So how do you calculate positive cash flow on a real estate investment? Are you saying cash flow is the difference between the monthly rent amount and your mortgage payment? If so, shame on you.
Operating a rental property entails more expenses than the mortgage payment. Most banks use 75% of the monthly rent amount as a guide for what they think is a better indication of what you’ll actually get in the bottom line. For example, if the monthly rent is $1,000 per month, they will say you have $750 per month in income.
So where does that other 25% go? Well, that goes to maintenance, vacancy, management, taxes, insurance, legal fees, bookkeeping and other expenses you would incur running a business – and don’t you do not deceive; real estate investing IS a business.
There’s a calculation often used in commercial real estate investing that a few of us have adapted to the world of residential real estate investing: net operating income.
The net operating income calculations involved determine the actual income from the property (not including the mortgage payment).
So if you had a rental income of $1,000 a month and subtract taxes, insurance, a reasonable estimate of the effect of vacations, maintenance and management, the number you have left is your net operating income for this property.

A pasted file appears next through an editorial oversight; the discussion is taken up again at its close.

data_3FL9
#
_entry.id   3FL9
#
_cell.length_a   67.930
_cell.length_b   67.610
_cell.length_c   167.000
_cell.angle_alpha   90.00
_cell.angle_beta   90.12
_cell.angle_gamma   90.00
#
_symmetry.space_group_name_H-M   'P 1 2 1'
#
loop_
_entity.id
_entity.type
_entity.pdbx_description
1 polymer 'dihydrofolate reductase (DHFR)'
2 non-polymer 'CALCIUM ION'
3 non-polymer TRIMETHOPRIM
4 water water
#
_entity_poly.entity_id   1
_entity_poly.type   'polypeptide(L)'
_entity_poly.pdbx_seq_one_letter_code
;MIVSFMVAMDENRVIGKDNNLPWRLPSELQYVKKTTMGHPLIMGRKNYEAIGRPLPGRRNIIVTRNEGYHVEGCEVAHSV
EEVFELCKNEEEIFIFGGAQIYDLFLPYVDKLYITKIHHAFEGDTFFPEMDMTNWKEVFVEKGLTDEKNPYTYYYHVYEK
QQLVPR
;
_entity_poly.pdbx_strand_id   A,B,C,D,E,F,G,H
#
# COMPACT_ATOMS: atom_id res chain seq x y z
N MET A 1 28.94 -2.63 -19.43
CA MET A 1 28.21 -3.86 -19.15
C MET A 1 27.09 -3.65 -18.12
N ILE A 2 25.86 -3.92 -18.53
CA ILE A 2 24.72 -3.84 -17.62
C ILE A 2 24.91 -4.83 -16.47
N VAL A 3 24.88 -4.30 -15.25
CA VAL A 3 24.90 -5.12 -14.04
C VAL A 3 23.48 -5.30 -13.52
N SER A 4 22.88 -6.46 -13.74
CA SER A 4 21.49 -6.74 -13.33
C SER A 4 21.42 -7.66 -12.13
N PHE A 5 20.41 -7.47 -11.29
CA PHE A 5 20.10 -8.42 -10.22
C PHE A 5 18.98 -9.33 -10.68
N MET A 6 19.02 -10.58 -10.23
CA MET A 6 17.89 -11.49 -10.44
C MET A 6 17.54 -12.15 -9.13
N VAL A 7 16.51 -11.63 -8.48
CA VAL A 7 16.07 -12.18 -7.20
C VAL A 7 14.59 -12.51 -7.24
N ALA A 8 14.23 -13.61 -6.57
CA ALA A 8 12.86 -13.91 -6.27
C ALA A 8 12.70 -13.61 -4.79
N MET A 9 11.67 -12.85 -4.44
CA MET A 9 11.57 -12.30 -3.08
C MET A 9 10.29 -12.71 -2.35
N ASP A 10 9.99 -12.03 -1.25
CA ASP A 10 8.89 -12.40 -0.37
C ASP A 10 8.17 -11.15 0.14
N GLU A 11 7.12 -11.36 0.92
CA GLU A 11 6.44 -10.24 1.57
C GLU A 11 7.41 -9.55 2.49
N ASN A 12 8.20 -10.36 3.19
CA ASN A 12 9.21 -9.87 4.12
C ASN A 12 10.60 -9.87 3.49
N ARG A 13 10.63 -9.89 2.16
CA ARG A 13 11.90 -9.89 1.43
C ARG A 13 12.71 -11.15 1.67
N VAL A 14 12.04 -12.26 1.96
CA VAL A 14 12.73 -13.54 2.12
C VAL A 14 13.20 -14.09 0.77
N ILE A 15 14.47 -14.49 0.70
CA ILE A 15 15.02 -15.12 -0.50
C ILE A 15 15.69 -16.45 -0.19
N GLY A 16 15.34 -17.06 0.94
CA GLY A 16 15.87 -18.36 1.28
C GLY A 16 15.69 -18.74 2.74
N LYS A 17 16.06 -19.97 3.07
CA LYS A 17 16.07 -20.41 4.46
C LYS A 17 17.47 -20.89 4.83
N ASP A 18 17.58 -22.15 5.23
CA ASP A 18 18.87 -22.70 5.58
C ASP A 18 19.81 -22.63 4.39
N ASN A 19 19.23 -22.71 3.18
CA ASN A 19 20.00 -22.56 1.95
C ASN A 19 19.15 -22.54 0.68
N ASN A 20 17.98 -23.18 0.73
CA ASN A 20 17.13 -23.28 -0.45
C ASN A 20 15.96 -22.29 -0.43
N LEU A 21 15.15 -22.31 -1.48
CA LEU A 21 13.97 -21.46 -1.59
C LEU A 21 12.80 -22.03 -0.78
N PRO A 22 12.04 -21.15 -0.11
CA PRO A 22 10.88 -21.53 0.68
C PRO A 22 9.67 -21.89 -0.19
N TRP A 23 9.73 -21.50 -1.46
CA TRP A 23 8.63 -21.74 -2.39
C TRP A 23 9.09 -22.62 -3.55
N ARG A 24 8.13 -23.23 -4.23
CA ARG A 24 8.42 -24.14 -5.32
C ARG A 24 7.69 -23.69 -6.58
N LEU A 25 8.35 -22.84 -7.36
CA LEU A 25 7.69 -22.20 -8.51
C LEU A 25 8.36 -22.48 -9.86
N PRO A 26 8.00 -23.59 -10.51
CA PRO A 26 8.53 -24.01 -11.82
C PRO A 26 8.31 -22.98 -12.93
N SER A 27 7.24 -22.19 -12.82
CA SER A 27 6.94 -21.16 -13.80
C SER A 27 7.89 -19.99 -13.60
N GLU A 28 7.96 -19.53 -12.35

If we calculate this number first, we can use a financial calculator to determine the maximum debt a property can bear with this monthly payment and the interest rate at which we can borrow.
If the amount we can borrow is more than the purchase price (minus whatever we are willing to use as a down payment), we can honestly say the property appears to be cash flow positive. If it’s less than the purchase price, we know we need to put more money aside or we have negative cash flow, which I think is like making a down payment over time.
So the next time you do your analysis of an investment property, I encourage you to do your own net operating income calculation to determine the cash flow on the potential real estate transaction.